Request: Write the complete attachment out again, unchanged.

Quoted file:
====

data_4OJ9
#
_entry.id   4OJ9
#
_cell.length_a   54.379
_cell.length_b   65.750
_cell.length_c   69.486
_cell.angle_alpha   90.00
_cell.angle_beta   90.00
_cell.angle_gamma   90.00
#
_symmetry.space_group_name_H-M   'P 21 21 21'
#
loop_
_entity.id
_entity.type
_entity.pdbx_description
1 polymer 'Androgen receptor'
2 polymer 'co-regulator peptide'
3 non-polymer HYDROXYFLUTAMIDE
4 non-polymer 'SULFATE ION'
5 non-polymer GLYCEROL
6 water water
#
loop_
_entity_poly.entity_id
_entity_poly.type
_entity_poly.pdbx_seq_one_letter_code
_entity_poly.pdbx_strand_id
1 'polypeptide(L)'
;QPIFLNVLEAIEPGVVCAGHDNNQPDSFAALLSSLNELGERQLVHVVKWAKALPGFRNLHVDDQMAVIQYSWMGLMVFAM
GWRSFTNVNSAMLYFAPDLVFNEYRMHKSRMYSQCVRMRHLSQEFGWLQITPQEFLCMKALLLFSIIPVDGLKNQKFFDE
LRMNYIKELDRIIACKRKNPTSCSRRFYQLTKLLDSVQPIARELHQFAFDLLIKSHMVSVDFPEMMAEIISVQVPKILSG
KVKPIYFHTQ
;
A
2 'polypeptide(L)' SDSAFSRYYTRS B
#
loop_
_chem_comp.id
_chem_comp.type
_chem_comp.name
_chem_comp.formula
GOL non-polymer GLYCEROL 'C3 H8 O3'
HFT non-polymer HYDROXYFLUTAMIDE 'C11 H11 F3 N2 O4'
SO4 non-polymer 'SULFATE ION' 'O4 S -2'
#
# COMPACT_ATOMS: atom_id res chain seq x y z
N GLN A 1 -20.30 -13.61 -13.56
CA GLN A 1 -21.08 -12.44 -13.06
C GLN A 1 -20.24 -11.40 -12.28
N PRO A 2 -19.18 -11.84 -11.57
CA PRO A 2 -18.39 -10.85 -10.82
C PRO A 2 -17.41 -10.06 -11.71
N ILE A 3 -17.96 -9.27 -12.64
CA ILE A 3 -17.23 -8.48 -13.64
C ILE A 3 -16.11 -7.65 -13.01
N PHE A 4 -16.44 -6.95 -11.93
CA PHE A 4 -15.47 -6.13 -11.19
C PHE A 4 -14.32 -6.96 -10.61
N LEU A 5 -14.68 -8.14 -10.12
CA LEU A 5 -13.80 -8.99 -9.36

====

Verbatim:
data_4OJ9
#
_entry.id   4OJ9
#
_cell.length_a   54.379
_cell.length_b   65.750
_cell.length_c   69.486
_cell.angle_alpha   90.00
_cell.angle_beta   90.00
_cell.angle_gamma   90.00
#
_symmetry.space_group_name_H-M   'P 21 21 21'
#
loop_
_entity.id
_entity.type
_entity.pdbx_description
1 polymer 'Androgen receptor'
2 polymer 'co-regulator peptide'
3 non-polymer HYDROXYFLUTAMIDE
4 non-polymer 'SULFATE ION'
5 non-polymer GLYCEROL
6 water water
#
loop_
_entity_poly.entity_id
_entity_poly.type
_entity_poly.pdbx_seq_one_letter_code
_entity_poly.pdbx_strand_id
1 'polypeptide(L)'
;QPIFLNVLEAIEPGVVCAGHDNNQPDSFAALLSSLNELGERQLVHVVKWAKALPGFRNLHVDDQMAVIQYSWMGLMVFAM
GWRSFTNVNSAMLYFAPDLVFNEYRMHKSRMYSQCVRMRHLSQEFGWLQITPQEFLCMKALLLFSIIPVDGLKNQKFFDE
LRMNYIKELDRIIACKRKNPTSCSRRFYQLTKLLDSVQPIARELHQFAFDLLIKSHMVSVDFPEMMAEIISVQVPKILSG
KVKPIYFHTQ
;
A
2 'polypeptide(L)' SDSAFSRYYTRS B
#
loop_
_chem_comp.id
_chem_comp.type
_chem_comp.name
_chem_comp.formula
GOL non-polymer GLYCEROL 'C3 H8 O3'
HFT non-polymer HYDROXYFLUTAMIDE 'C11 H11 F3 N2 O4'
SO4 non-polymer 'SULFATE ION' 'O4 S -2'
#
# COMPACT_ATOMS: atom_id res chain seq x y z
N GLN A 1 -20.30 -13.61 -13.56
CA GLN A 1 -21.08 -12.44 -13.06
C GLN A 1 -20.24 -11.40 -12.28
N PRO A 2 -19.18 -11.84 -11.57
CA PRO A 2 -18.39 -10.85 -10.82
C PRO A 2 -17.41 -10.06 -11.71
N ILE A 3 -17.96 -9.27 -12.64
CA ILE A 3 -17.23 -8.48 -13.64
C ILE A 3 -16.11 -7.65 -13.01
N PHE A 4 -16.44 -6.95 -11.93
CA PHE A 4 -15.47 -6.13 -11.19
C PHE A 4 -14.32 -6.96 -10.61
N LEU A 5 -14.68 -8.14 -10.12
CA LEU A 5 -13.80 -8.99 -9.36